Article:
I know that we can easily use time machine. However, i wonder if there exist any other way to backup the data on my macbook? Since I do a lot of modification to the system and sometimes make it has kernel panic, I would need the backup program to be able to restore everything from a bootable cd (the backup file can be on the hard disk).

So, if your solution offers a bootable backup, that's great, but I'm more interested in equivalent functionality of Time Machine where multiple snapshots are available.

  • 1
    You can setup your system with your Mac OS X cd and revert to the last time machine backup.
    – dertkw
    Commented May 17, 2011 at 18:36
  • 1
    Consider using a virtual machine installation of OS X for tinkering, and leave the base system unchanged. Then you can just roll back. Commented Jul 15, 2012 at 0:00

5 Answers 5


To create bootable backups which contain everything including system files, you may want to look at Carbon Copy Cloner or SuperDuper.

  • Is one of them better than the other ?
    – Cedric H.
    Commented May 17, 2011 at 20:16
  • 3
    I use CCC mainly because I found it first and it works
    – mmmmmm
    Commented May 18, 2011 at 8:15
  • Another happy CCC user here.
    – boehj
    Commented May 27, 2011 at 13:04
  • I use SuperDuper (and have CCC). Been using it for many years and have never had an issue.
    – Richard
    Commented May 2, 2013 at 21:40

Carbon Copy Cloner is a nice application. It is free.

  • CCC is now a commercial product. 39.95$
    – masted
    Commented Jul 24, 2013 at 20:12

I would do this in the reverse way. Use Carbon Copy Cloner or SuperDuper to make a bootable clone of your working disk, to an external hard disk. It doesn't need all of your data on it, just the system. Use this copy to do your experimentation with. If something goes wrong, just make another clone of your system disk. This keeps the main system disk always in working condition.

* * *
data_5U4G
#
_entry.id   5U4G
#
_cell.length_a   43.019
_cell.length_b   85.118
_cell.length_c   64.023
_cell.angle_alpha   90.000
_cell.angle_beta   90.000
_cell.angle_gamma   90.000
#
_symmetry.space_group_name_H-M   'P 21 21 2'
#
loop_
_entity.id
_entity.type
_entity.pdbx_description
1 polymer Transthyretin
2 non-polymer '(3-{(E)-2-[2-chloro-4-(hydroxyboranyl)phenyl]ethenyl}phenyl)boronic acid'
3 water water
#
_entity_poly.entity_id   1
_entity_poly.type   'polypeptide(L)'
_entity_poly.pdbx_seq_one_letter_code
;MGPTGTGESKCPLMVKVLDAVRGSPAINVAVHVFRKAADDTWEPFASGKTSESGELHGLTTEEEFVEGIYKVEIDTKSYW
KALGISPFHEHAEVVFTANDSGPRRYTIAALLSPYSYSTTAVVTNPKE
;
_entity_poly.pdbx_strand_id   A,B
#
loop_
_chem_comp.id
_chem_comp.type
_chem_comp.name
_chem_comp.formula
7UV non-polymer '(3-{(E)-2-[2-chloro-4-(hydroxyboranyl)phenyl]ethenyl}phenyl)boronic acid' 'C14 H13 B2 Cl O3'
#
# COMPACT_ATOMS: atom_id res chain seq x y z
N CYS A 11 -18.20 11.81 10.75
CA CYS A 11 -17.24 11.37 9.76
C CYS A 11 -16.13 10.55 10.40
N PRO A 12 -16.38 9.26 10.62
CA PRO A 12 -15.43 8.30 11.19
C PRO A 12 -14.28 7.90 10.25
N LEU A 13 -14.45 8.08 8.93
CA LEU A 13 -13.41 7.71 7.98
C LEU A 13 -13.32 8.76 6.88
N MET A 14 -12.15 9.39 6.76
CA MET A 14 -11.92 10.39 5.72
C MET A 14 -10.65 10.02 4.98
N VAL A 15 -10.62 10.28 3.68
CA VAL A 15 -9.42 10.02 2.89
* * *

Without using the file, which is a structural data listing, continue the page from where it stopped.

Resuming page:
A combination of SuperDuper for complete bootable backups, and something like Crashplan for offline backup is a good bet.

  • Use SuperDuper to make one or more bootable 'known good' back up disks (these can be on separate partitions of a USB drive for example). This gives you a complete backup of your entire system that you can restore quickly.

  • Use Crashplan to back up data files offsite, and to other computers if you have them. This means that even if your computers and disks are damaged or stolen, you still have an offline copy of your data.

(Note, a true offline copy will take much longer to restore but it is really a backup of last resort, i.e. when all else fails)

  • Does crash plan offer any sort of snapshot or versioning of backups?
    – bmike
    Commented May 2, 2013 at 16:24

The KISS Principle would suggest restoring your system from the OS X DVD that came with your Mac.

For personal files, I think the best backup option is cloud storage, like Dropbox (2GB free, $10/mo for 50GB, $20/mo for 100GB). It instantly syncs files between all your Internet-connected computers, and you can access them from your mobile device(s), too. No extra charge for data in/out, so it's a good solution for restoring all personal files from scratch after reinstalling the OS.

Common sense also advises against storing important personal files on a computer that you're making significant system-level changes to, especially if you've "broken" your computer in that way before.

  • but this will be a slower restore that CCC or superduper which have a complete duplicate
    – mmmmmm
    Commented May 17, 2011 at 18:44
  • @Mark Slower, perhaps -- but your backup of your personal data is always guaranteed to be perfectly up-to-date as long as you're connected to the Internet. For cloning-style backup apps, you'd have to expend significant effort to make daily backups.
    – Austin
    Commented May 17, 2011 at 18:46
  • Dropbox offers great functionality including the limited ability to undelete files, but Time Machine backs everything up and Dropbox backs up limited items, over a slow connection and offers selective un-delete of a subset of a subset of the contents on a Mac. I see dropbox as an adjunct to a good full backup solution for files that need to be off-site and in a third place - not a primary backup solution.
    – bmike
    Commented May 2, 2013 at 16:23

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